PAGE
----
- Odisha, Andhra Pradesh, Telengana polls are due by middle of next year
- Way to go about this would be to have spell of President's Rule: sources
- Madhya Pradesh, Rajasthan, Chhattisgarh, Mizoram polls due this year
The BJP plans to hold elections in at least 11 states next year along with the general elections as an exploratory implementation of its idea of simultaneous elections. This exercise, sources said, will not require any amendment of the constitution, which is one of the key issues flagged by political parties opposing the idea.
Elections in Odisha, Andhra Pradesh and Telengana are due by the middle of next year. With some deft management, elections in Rajasthan, Madhya Pradesh, Chattisgarh, Haryana, Maharashtra, Mizoram, Jharkhand and Bihar can also be held together.
The way to go about this, sources said, would be to have a spell of President's Rule in states that go to polls before next April-May, and declare early elections in states where polls are due later.
Elections in Madhya Pradesh, Rajasthan, Chhattisgarh and Mizoram are due in November-December this year. These states would be the candidates for President's Rule.
Elections in Haryana, Jharkhand and Maharashtra are due in November-December next year and in Bihar, the date is 2020. But since these are NDA-ruled states, assemblies can be dissolved and election can take place along with the Lok Sabha polls.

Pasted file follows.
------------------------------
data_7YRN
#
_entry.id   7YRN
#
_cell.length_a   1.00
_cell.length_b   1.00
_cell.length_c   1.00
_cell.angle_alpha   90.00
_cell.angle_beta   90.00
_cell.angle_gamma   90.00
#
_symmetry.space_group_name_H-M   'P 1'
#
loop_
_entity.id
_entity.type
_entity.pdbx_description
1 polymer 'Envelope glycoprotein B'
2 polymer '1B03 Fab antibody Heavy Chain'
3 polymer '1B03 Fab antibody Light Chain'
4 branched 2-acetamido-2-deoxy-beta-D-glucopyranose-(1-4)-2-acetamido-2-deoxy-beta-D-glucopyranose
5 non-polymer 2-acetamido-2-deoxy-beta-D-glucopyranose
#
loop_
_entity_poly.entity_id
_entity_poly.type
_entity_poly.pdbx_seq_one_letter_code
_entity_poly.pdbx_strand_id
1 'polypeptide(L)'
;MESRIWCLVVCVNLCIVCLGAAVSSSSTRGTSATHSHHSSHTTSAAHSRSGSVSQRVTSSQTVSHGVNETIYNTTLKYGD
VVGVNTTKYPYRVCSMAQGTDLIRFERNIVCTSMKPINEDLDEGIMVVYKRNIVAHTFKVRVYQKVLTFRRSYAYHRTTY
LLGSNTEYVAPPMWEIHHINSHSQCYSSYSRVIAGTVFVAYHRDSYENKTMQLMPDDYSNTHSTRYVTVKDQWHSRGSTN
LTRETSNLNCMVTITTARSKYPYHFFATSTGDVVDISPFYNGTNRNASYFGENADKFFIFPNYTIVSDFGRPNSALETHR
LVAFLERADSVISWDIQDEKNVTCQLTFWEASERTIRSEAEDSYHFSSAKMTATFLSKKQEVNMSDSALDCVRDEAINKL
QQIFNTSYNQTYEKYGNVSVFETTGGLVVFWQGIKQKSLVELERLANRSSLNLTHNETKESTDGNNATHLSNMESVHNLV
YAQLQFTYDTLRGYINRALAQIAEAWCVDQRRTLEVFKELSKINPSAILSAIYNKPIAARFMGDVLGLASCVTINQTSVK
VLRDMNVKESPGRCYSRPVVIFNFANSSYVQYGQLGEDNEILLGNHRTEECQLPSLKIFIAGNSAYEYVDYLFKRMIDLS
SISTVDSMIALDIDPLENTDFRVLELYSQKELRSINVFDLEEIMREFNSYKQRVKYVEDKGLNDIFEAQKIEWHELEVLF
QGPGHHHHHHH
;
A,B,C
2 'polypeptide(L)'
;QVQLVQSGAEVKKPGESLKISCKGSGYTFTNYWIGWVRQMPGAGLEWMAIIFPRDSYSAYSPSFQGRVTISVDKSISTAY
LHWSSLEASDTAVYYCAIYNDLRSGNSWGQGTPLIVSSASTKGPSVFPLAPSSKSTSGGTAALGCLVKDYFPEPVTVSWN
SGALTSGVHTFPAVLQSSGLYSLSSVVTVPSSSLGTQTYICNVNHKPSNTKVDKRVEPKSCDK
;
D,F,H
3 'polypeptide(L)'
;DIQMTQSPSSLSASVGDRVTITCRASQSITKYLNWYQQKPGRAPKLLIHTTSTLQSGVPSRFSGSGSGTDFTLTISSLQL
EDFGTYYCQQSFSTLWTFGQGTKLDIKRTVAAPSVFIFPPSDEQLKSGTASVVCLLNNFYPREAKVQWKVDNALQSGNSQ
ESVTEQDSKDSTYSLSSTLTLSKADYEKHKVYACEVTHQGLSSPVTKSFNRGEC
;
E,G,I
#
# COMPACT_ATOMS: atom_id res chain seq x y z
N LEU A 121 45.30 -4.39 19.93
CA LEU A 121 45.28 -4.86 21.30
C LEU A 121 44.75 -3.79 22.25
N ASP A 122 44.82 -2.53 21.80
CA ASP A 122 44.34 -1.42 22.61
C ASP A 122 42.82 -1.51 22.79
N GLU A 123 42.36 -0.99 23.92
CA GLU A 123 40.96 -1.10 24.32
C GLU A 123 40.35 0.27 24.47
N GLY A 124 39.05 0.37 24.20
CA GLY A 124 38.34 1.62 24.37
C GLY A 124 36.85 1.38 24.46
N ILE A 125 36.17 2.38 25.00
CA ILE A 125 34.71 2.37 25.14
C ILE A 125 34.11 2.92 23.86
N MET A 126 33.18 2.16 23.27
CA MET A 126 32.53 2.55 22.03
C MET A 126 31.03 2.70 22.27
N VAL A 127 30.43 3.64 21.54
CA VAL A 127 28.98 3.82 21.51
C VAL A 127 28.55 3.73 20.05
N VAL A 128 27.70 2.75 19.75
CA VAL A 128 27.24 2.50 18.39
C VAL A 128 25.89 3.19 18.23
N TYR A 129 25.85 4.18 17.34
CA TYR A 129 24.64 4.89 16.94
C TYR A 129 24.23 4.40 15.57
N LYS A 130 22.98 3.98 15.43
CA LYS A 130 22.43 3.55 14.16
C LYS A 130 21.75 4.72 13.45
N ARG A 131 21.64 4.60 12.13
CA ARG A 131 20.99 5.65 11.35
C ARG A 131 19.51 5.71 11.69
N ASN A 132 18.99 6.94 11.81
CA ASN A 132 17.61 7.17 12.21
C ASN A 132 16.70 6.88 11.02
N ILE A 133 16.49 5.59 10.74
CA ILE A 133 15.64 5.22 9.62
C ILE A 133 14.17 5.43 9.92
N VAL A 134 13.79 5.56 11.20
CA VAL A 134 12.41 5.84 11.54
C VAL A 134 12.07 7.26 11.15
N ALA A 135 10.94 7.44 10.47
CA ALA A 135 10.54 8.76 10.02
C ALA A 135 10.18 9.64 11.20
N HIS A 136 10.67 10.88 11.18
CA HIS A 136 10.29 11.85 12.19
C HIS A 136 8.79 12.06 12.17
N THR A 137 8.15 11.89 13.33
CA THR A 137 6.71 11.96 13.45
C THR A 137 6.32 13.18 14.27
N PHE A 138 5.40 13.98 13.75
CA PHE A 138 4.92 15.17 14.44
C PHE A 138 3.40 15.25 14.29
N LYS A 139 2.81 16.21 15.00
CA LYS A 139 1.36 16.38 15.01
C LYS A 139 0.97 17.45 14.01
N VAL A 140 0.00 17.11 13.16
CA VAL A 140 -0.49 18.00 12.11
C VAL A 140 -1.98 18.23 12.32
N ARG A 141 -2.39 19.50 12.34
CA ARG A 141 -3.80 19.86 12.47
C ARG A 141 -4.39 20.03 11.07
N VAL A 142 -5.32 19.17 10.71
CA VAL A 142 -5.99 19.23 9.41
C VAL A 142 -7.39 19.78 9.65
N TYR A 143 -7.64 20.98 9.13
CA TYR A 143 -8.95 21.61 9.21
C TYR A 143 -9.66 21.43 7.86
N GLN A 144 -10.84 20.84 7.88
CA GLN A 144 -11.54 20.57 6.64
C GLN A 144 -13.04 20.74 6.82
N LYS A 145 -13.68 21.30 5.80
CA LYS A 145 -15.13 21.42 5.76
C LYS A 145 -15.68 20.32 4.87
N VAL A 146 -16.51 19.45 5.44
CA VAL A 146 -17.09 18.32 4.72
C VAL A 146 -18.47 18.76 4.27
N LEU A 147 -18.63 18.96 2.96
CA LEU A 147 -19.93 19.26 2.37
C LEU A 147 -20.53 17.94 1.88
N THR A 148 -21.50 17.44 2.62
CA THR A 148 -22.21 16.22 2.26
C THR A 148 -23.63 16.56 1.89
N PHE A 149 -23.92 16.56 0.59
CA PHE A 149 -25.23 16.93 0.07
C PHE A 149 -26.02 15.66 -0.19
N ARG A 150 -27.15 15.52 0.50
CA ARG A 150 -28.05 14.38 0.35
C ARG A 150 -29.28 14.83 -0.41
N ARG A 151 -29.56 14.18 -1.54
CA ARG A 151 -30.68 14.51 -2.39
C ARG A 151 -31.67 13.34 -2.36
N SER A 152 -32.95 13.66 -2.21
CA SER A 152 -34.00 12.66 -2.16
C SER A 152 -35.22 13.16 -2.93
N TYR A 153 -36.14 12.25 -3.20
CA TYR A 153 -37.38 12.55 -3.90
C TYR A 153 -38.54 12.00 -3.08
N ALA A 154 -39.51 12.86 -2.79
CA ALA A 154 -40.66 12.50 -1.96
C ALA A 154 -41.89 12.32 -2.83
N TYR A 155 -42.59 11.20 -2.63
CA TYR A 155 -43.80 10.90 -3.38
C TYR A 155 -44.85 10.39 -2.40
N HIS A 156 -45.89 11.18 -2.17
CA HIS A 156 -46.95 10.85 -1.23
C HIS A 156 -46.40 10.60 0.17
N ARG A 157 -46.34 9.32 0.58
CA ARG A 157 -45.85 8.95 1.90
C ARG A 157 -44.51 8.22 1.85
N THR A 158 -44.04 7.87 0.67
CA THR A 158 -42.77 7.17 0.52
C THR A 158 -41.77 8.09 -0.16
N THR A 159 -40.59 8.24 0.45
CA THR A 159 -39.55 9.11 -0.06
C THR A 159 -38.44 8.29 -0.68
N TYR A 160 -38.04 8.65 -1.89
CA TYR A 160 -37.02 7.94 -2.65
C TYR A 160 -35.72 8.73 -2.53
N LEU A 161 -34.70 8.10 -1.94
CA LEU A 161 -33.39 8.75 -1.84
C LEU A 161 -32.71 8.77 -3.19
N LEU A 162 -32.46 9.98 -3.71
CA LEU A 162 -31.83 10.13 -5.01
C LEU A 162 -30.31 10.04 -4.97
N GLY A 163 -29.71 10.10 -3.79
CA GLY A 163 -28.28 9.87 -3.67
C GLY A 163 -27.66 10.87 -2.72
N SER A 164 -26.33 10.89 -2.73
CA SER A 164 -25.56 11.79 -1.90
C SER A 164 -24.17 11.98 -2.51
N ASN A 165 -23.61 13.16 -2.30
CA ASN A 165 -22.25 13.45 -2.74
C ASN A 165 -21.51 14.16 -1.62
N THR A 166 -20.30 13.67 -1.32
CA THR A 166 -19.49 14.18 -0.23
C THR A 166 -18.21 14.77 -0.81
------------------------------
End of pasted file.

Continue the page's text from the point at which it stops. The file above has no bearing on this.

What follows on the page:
Political parties are divided on the issue of one nation one election, despite the government's many attempts to bring them on board since Prime Minister Narendra Modi pitched the idea two years ago. The government contends that holding polls at the national and state levels will cut down on the cost of elections in terms of both time and money.
The Congress, Trinamool Congress, Aam Aadmi Party, DMK, Telugu Desam Party, Left parties and the JD(S) have consistently opposed the proposal, questioning its feasibility and arguing that it would be against federal principles.
A paper by the Law Commission recently recommended holding the Lok Sabha and assembly polls in two phases beginning 2019.
Yesterday, BJP chief Amit Shah spoke in support of the idea again, calling any opposition to it politically motivated. In a letter to the Law Commission, Mr Shah said the BJP was committed to this idea and believes that in a progressive democracy like India, elections should be held at a fixed time and for a fixed tenure so that people's representatives can carry out their duties effectively.